TY - JOUR

T1 - Monte Carlo MP2 on Many Graphical Processing Units

AU - Doran, Alexander E.

AU - Hirata, So

N1 - Funding Information:
This work has been supported by the U.S. Department of Energy, Office of Science, Basic Energy Sciences under Award No. DE-FG02-11ER16211. It is also part of the Blue Waters sustained-petascale computing project, which is supported by the National Science Foundation (Awards OCI-0725070 and ACI-1238993) and the state of Illinois. Blue Waters is a joint effort of the University of Illinois at Urbana?Champaign and its National Center for Supercomputing Applications. S.H. has also been supported by CREST, Japan Science and Technology Agency.
Publisher Copyright:
© 2016 American Chemical Society.

PY - 2016/10/11

Y1 - 2016/10/11

N2 - In the Monte Carlo second-order many-body perturbation (MC-MP2) method, the long sum-of-product matrix expression of the MP2 energy, whose literal evaluation may be poorly scalable, is recast into a single high-dimensional integral of functions of electron pair coordinates, which is evaluated by the scalable method of Monte Carlo integration. The sampling efficiency is further accelerated by the redundant-walker algorithm, which allows a maximal reuse of electron pairs. Here, a multitude of graphical processing units (GPUs) offers a uniquely ideal platform to expose multilevel parallelism: fine-grain data-parallelism for the redundant-walker algorithm in which millions of threads compute and share orbital amplitudes on each GPU; coarse-grain instruction-parallelism for near-independent Monte Carlo integrations on many GPUs with few and infrequent interprocessor communications. While the efficiency boost by the redundant-walker algorithm on central processing units (CPUs) grows linearly with the number of electron pairs and tends to saturate when the latter exceeds the number of orbitals, on a GPU it grows quadratically before it increases linearly and then eventually saturates at a much larger number of pairs. This is because the orbital constructions are nearly perfectly parallelized on a GPU and thus completed in a near-constant time regardless of the number of pairs. In consequence, an MC-MP2/cc-pVDZ calculation of a benzene dimer is 2700 times faster on 256 GPUs (using 2048 electron pairs) than on two CPUs, each with 8 cores (which can use only up to 256 pairs effectively). We also numerically determine that the cost to achieve a given relative statistical uncertainty in an MC-MP2 energy increases as O(n3) or better with system size n, which may be compared with the O(n5) scaling of the conventional implementation of deterministic MP2. We thus establish the scalability of MC-MP2 with both system and computer sizes.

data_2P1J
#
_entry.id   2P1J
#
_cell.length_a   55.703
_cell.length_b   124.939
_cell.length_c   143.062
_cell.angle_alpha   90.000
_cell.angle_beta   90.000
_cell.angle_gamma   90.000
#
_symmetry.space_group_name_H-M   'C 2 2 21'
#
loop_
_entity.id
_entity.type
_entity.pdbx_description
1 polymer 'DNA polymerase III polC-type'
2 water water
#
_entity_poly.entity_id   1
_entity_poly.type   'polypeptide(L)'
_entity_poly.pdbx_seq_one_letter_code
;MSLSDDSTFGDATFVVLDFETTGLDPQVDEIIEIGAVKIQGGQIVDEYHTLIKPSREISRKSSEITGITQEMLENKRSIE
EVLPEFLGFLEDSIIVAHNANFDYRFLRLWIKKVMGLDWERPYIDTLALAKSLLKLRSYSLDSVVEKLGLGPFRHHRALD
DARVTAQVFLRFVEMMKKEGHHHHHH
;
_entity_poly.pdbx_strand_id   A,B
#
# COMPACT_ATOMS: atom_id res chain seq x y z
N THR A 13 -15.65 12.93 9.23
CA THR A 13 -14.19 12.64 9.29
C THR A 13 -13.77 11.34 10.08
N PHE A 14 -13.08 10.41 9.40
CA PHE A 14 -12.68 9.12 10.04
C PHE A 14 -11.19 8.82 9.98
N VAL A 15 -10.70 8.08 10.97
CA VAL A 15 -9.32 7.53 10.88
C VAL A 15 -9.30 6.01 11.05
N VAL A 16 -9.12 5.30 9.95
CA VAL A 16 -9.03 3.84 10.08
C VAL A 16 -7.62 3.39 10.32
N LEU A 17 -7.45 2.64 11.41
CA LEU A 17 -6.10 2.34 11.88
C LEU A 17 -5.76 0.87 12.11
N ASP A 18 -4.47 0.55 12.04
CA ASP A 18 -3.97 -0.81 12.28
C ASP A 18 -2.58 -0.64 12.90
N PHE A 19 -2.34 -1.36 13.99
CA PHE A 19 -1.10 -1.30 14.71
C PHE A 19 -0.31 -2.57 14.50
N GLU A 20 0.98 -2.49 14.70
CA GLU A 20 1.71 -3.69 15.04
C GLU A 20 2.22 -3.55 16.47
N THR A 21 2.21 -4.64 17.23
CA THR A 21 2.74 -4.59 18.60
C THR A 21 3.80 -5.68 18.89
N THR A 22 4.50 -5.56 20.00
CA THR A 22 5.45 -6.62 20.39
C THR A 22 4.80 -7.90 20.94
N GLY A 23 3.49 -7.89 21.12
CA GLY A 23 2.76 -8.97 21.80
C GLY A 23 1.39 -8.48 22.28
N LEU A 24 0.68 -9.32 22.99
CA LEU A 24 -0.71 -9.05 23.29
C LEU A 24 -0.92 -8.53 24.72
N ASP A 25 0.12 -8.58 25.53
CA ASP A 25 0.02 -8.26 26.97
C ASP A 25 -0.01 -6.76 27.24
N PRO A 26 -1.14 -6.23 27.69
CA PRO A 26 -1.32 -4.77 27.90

AB - In the Monte Carlo second-order many-body perturbation (MC-MP2) method, the long sum-of-product matrix expression of the MP2 energy, whose literal evaluation may be poorly scalable, is recast into a single high-dimensional integral of functions of electron pair coordinates, which is evaluated by the scalable method of Monte Carlo integration. The sampling efficiency is further accelerated by the redundant-walker algorithm, which allows a maximal reuse of electron pairs. Here, a multitude of graphical processing units (GPUs) offers a uniquely ideal platform to expose multilevel parallelism: fine-grain data-parallelism for the redundant-walker algorithm in which millions of threads compute and share orbital amplitudes on each GPU; coarse-grain instruction-parallelism for near-independent Monte Carlo integrations on many GPUs with few and infrequent interprocessor communications. While the efficiency boost by the redundant-walker algorithm on central processing units (CPUs) grows linearly with the number of electron pairs and tends to saturate when the latter exceeds the number of orbitals, on a GPU it grows quadratically before it increases linearly and then eventually saturates at a much larger number of pairs. This is because the orbital constructions are nearly perfectly parallelized on a GPU and thus completed in a near-constant time regardless of the number of pairs. In consequence, an MC-MP2/cc-pVDZ calculation of a benzene dimer is 2700 times faster on 256 GPUs (using 2048 electron pairs) than on two CPUs, each with 8 cores (which can use only up to 256 pairs effectively). We also numerically determine that the cost to achieve a given relative statistical uncertainty in an MC-MP2 energy increases as O(n3) or better with system size n, which may be compared with the O(n5) scaling of the conventional implementation of deterministic MP2. We thus establish the scalability of MC-MP2 with both system and computer sizes.

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U2 - 10.1021/acs.jctc.6b00588

DO - 10.1021/acs.jctc.6b00588

M3 - Article

AN - SCOPUS:84991071501

VL - 12

SP - 4821

EP - 4832

JO - Journal of Chemical Theory and Computation

JF - Journal of Chemical Theory and Computation

SN - 1549-9618

IS - 10

ER -